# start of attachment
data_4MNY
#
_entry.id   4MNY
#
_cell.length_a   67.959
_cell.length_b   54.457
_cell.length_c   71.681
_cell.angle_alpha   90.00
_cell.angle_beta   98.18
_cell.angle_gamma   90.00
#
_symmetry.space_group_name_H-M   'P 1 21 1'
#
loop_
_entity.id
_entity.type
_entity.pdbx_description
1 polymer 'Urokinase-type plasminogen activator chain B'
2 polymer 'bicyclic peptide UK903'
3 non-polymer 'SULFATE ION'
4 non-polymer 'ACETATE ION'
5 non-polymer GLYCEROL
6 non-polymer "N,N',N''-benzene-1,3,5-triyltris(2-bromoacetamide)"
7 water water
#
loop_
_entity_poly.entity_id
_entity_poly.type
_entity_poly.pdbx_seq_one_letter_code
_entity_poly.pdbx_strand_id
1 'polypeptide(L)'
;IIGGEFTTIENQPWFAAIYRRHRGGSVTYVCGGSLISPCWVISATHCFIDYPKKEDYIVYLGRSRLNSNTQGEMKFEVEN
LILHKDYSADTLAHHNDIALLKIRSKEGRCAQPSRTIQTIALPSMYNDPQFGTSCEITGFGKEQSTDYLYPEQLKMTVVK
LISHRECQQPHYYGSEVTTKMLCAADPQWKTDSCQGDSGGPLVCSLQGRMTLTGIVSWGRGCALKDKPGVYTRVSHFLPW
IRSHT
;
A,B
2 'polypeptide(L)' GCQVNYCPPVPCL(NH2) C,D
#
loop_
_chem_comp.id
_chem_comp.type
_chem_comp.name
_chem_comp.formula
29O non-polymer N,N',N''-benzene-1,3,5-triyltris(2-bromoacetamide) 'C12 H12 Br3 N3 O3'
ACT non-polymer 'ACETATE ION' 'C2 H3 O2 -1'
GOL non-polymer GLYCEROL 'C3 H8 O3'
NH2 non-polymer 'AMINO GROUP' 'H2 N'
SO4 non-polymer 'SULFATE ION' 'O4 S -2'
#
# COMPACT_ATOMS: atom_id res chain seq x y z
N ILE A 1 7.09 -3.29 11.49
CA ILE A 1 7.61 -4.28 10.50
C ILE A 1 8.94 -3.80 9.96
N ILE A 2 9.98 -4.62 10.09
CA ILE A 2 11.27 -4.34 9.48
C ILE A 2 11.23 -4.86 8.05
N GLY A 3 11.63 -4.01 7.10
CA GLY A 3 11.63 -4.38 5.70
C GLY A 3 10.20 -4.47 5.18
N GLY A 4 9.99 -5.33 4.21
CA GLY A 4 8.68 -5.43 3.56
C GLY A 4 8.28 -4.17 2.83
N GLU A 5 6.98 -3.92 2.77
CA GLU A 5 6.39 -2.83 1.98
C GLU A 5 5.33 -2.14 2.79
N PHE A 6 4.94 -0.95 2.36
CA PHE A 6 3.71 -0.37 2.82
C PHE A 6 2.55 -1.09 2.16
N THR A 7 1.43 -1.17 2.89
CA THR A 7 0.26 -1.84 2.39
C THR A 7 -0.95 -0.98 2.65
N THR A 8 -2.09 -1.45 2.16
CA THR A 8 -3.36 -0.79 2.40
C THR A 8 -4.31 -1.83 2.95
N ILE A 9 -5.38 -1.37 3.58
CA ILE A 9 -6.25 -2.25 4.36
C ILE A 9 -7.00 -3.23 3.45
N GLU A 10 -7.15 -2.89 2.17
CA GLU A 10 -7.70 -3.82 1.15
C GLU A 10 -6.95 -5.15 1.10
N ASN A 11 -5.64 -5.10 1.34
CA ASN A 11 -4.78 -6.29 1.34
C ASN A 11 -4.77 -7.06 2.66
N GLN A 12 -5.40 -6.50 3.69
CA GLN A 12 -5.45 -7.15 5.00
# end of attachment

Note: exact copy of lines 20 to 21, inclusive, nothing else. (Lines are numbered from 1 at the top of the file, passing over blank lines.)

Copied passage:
3 non-polymer 'SULFATE ION'
4 non-polymer 'ACETATE ION'